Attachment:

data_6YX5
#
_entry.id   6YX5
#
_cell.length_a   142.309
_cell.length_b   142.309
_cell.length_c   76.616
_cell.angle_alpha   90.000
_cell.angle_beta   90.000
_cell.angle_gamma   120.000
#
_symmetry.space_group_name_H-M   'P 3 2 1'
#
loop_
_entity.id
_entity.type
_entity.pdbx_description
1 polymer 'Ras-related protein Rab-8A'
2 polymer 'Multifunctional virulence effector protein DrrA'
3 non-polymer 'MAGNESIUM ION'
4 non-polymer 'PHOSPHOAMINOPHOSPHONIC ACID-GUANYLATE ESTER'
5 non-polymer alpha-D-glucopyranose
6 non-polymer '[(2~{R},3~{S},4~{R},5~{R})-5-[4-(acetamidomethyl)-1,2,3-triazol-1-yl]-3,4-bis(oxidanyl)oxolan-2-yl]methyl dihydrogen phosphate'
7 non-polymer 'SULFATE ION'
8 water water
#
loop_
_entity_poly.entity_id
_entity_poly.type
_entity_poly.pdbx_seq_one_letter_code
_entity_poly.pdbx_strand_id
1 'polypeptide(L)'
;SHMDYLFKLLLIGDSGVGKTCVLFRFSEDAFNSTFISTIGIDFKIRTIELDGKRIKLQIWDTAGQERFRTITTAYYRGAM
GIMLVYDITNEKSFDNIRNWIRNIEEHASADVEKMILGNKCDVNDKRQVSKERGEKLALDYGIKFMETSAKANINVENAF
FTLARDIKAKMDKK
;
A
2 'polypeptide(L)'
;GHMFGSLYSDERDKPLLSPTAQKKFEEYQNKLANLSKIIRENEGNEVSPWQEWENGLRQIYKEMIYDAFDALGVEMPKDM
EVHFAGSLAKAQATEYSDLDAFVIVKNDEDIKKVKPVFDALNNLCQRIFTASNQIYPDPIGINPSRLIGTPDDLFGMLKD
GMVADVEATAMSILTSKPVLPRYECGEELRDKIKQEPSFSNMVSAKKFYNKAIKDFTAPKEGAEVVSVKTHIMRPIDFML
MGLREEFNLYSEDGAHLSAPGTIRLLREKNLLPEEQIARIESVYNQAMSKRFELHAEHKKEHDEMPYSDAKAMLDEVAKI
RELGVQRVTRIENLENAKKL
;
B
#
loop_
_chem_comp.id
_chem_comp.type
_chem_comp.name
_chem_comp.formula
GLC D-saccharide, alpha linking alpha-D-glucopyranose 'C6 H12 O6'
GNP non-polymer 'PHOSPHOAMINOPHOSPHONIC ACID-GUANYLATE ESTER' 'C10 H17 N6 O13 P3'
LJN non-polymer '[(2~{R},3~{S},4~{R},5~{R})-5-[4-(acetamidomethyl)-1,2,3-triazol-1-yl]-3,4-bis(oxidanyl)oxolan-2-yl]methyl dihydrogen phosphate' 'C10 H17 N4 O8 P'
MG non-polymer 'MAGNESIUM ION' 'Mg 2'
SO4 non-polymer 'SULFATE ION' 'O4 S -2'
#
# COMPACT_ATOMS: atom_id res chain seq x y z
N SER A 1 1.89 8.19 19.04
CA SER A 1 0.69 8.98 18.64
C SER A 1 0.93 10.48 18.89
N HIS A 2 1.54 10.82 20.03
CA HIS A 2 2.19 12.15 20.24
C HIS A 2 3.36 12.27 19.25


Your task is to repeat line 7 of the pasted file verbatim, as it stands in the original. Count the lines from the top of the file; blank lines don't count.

_cell.length_c   76.616